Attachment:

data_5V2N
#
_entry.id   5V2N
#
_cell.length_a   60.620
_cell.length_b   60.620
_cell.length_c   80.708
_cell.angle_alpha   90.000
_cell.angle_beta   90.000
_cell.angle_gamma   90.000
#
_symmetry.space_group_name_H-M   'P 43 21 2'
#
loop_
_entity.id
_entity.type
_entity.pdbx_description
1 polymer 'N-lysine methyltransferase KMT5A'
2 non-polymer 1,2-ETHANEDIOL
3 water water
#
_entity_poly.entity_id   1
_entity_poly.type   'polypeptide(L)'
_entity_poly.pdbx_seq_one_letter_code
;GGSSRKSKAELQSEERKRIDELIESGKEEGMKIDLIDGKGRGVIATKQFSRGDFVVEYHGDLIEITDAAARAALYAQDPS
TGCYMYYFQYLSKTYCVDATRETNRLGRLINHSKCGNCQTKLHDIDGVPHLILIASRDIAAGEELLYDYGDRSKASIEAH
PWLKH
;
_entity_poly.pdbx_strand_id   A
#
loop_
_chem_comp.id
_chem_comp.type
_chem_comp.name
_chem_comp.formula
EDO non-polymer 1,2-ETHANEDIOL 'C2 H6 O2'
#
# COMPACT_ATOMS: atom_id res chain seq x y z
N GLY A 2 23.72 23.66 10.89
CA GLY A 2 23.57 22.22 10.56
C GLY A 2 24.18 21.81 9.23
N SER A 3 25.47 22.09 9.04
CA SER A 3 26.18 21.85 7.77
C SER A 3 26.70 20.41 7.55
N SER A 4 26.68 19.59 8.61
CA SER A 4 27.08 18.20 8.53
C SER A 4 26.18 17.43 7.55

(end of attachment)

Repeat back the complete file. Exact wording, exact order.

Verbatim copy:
data_5V2N
#
_entry.id   5V2N
#
_cell.length_a   60.620
_cell.length_b   60.620
_cell.length_c   80.708
_cell.angle_alpha   90.000
_cell.angle_beta   90.000
_cell.angle_gamma   90.000
#
_symmetry.space_group_name_H-M   'P 43 21 2'
#
loop_
_entity.id
_entity.type
_entity.pdbx_description
1 polymer 'N-lysine methyltransferase KMT5A'
2 non-polymer 1,2-ETHANEDIOL
3 water water
#
_entity_poly.entity_id   1
_entity_poly.type   'polypeptide(L)'
_entity_poly.pdbx_seq_one_letter_code
;GGSSRKSKAELQSEERKRIDELIESGKEEGMKIDLIDGKGRGVIATKQFSRGDFVVEYHGDLIEITDAAARAALYAQDPS
TGCYMYYFQYLSKTYCVDATRETNRLGRLINHSKCGNCQTKLHDIDGVPHLILIASRDIAAGEELLYDYGDRSKASIEAH
PWLKH
;
_entity_poly.pdbx_strand_id   A
#
loop_
_chem_comp.id
_chem_comp.type
_chem_comp.name
_chem_comp.formula
EDO non-polymer 1,2-ETHANEDIOL 'C2 H6 O2'
#
# COMPACT_ATOMS: atom_id res chain seq x y z
N GLY A 2 23.72 23.66 10.89
CA GLY A 2 23.57 22.22 10.56
C GLY A 2 24.18 21.81 9.23
N SER A 3 25.47 22.09 9.04
CA SER A 3 26.18 21.85 7.77
C SER A 3 26.70 20.41 7.55
N SER A 4 26.68 19.59 8.61
CA SER A 4 27.08 18.20 8.53
C SER A 4 26.18 17.43 7.55